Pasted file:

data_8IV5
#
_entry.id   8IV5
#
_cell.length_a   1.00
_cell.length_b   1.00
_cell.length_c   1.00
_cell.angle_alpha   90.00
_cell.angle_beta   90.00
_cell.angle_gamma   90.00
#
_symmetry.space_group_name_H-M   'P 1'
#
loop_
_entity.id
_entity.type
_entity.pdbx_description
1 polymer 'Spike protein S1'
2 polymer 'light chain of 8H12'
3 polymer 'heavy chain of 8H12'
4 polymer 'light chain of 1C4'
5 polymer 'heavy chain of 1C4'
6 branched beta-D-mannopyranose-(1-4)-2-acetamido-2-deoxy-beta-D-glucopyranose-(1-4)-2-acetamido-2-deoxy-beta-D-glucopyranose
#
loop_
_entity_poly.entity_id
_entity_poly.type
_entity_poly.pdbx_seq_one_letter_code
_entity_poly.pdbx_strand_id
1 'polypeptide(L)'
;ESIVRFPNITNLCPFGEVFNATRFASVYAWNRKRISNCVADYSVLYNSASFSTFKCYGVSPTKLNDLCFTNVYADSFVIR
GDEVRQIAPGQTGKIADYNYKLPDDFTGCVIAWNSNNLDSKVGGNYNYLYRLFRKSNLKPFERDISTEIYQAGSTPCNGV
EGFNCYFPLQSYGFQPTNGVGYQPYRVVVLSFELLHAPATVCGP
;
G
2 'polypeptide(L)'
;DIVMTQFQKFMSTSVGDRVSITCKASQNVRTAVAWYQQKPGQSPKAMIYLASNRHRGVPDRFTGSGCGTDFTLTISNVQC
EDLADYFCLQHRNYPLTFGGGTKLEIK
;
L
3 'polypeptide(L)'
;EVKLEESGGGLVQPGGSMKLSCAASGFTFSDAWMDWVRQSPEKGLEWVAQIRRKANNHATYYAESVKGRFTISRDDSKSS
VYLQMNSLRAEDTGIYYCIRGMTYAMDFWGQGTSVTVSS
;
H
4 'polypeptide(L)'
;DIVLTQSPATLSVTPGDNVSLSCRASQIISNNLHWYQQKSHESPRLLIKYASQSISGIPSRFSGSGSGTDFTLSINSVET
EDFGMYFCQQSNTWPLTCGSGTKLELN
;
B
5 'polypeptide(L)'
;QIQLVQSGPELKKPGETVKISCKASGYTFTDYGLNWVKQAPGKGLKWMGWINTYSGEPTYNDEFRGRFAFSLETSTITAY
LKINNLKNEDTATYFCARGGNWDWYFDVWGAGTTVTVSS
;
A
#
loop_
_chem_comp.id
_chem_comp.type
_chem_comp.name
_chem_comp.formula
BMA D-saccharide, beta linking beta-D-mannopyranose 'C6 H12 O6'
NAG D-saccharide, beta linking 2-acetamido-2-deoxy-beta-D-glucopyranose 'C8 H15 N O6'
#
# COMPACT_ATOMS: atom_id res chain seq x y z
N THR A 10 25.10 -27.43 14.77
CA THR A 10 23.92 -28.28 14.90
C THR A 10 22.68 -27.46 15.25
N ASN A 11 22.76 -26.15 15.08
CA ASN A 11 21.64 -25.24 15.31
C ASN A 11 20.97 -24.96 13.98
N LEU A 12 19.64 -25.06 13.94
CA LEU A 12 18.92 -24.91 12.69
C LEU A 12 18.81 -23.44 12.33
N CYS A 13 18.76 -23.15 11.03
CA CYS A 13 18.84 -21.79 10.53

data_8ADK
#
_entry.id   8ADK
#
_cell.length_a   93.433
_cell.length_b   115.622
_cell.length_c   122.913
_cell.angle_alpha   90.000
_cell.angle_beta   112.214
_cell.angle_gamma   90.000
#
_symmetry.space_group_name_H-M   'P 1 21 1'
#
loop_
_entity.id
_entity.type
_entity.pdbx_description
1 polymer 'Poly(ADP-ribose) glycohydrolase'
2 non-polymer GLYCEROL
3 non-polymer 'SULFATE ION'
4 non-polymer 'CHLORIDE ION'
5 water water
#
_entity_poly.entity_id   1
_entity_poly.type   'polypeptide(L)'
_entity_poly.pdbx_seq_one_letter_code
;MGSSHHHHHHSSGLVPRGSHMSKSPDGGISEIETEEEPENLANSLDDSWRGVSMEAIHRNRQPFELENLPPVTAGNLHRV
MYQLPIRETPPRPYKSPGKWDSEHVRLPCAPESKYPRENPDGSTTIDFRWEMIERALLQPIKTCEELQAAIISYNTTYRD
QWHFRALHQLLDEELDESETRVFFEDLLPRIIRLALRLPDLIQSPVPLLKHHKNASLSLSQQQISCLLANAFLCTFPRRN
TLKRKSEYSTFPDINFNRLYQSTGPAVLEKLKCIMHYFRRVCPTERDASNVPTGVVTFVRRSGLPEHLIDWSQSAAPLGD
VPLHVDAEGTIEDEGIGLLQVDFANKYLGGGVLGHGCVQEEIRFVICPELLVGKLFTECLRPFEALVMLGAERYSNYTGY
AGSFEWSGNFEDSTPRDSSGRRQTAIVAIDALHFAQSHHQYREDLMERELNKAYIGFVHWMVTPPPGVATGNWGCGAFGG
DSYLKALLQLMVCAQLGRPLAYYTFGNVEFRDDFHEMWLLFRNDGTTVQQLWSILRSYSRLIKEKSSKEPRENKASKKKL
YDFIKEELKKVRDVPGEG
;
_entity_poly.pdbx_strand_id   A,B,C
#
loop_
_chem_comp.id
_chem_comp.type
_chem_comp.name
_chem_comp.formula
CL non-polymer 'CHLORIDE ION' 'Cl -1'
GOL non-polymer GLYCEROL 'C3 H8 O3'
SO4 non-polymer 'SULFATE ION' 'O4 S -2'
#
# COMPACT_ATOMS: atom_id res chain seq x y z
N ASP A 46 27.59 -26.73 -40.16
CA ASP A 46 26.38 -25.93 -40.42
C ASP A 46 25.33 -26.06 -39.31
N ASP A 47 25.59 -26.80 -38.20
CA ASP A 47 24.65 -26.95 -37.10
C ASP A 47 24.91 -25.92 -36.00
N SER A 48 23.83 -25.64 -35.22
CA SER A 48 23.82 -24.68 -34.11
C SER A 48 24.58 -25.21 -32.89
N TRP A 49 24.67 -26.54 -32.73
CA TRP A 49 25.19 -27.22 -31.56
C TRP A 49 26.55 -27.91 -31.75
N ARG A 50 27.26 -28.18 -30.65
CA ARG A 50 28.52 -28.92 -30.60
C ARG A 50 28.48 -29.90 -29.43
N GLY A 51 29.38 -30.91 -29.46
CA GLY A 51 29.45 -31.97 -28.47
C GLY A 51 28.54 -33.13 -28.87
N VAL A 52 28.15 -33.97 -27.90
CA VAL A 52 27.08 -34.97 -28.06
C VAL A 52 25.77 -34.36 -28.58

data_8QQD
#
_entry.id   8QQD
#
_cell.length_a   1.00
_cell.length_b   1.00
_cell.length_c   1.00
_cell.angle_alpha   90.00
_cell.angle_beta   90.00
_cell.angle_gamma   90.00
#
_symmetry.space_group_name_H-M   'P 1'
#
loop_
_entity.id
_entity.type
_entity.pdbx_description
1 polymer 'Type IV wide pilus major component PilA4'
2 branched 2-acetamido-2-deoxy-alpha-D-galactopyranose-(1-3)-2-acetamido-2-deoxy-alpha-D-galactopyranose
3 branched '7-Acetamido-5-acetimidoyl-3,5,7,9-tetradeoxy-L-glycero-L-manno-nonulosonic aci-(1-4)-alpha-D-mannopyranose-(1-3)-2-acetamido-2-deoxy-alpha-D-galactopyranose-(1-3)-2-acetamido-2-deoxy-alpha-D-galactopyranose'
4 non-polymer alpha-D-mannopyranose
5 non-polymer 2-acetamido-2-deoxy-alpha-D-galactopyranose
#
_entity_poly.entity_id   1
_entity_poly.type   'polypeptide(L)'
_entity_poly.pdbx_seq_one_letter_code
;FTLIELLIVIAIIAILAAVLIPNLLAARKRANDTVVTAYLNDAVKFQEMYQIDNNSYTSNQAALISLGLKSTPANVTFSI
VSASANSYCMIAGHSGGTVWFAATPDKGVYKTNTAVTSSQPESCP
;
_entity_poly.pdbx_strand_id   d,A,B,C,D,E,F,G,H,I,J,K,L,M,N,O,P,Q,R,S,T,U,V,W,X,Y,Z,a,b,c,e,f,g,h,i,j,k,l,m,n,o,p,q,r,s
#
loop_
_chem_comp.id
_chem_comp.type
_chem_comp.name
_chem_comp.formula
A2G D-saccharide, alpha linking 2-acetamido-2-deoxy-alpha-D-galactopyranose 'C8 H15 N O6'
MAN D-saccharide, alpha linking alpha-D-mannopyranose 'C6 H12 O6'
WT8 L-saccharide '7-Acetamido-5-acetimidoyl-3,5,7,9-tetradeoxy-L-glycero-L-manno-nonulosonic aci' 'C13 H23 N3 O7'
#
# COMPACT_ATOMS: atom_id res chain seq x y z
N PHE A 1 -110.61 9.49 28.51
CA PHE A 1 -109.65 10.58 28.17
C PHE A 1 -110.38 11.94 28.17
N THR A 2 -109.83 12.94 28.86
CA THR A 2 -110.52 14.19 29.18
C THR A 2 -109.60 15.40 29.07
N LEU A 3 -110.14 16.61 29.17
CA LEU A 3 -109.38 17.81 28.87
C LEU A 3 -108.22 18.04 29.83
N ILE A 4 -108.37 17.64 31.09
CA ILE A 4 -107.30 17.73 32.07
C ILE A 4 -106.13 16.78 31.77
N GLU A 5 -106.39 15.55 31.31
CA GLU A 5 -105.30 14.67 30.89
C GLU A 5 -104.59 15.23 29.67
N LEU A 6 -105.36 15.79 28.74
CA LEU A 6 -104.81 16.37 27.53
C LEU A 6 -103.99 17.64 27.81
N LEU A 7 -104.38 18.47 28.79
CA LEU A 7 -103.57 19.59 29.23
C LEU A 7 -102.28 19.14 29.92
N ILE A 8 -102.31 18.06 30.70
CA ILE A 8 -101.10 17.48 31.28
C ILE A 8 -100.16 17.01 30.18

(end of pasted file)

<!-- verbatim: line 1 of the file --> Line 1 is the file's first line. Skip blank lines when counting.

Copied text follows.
data_8IV5